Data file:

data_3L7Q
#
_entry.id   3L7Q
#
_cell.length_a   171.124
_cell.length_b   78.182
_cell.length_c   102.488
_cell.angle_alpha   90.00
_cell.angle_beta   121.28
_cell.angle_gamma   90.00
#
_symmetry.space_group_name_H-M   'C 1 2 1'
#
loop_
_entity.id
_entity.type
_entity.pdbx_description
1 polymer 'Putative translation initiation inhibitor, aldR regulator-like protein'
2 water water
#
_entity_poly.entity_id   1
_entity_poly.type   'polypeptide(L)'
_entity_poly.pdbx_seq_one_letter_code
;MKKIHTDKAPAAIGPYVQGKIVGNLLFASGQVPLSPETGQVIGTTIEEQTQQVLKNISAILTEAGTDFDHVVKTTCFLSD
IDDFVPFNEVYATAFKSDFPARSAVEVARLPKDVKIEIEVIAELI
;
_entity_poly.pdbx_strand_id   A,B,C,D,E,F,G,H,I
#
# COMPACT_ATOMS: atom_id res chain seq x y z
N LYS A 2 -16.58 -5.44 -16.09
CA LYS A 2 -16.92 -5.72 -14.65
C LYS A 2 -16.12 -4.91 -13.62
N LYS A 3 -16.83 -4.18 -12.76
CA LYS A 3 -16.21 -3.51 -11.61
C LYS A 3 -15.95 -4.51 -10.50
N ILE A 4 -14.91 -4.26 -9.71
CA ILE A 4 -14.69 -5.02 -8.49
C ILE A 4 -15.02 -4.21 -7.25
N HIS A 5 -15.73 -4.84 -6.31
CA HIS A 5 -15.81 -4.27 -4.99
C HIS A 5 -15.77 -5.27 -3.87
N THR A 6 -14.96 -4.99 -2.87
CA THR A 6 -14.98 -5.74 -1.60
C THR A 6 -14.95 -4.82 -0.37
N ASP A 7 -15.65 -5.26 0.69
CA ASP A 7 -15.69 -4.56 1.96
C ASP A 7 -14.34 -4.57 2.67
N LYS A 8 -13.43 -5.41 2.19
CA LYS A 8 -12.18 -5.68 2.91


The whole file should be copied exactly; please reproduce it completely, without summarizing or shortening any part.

data_3L7Q
#
_entry.id   3L7Q
#
_cell.length_a   171.124
_cell.length_b   78.182
_cell.length_c   102.488
_cell.angle_alpha   90.00
_cell.angle_beta   121.28
_cell.angle_gamma   90.00
#
_symmetry.space_group_name_H-M   'C 1 2 1'
#
loop_
_entity.id
_entity.type
_entity.pdbx_description
1 polymer 'Putative translation initiation inhibitor, aldR regulator-like protein'
2 water water
#
_entity_poly.entity_id   1
_entity_poly.type   'polypeptide(L)'
_entity_poly.pdbx_seq_one_letter_code
;MKKIHTDKAPAAIGPYVQGKIVGNLLFASGQVPLSPETGQVIGTTIEEQTQQVLKNISAILTEAGTDFDHVVKTTCFLSD
IDDFVPFNEVYATAFKSDFPARSAVEVARLPKDVKIEIEVIAELI
;
_entity_poly.pdbx_strand_id   A,B,C,D,E,F,G,H,I
#
# COMPACT_ATOMS: atom_id res chain seq x y z
N LYS A 2 -16.58 -5.44 -16.09
CA LYS A 2 -16.92 -5.72 -14.65
C LYS A 2 -16.12 -4.91 -13.62
N LYS A 3 -16.83 -4.18 -12.76
CA LYS A 3 -16.21 -3.51 -11.61
C LYS A 3 -15.95 -4.51 -10.50
N ILE A 4 -14.91 -4.26 -9.71
CA ILE A 4 -14.69 -5.02 -8.49
C ILE A 4 -15.02 -4.21 -7.25
N HIS A 5 -15.73 -4.84 -6.31
CA HIS A 5 -15.81 -4.27 -4.99
C HIS A 5 -15.77 -5.27 -3.87
N THR A 6 -14.96 -4.99 -2.87
CA THR A 6 -14.98 -5.74 -1.60
C THR A 6 -14.95 -4.82 -0.37
N ASP A 7 -15.65 -5.26 0.69
CA ASP A 7 -15.69 -4.56 1.96
C ASP A 7 -14.34 -4.57 2.67
N LYS A 8 -13.43 -5.41 2.19
CA LYS A 8 -12.18 -5.68 2.91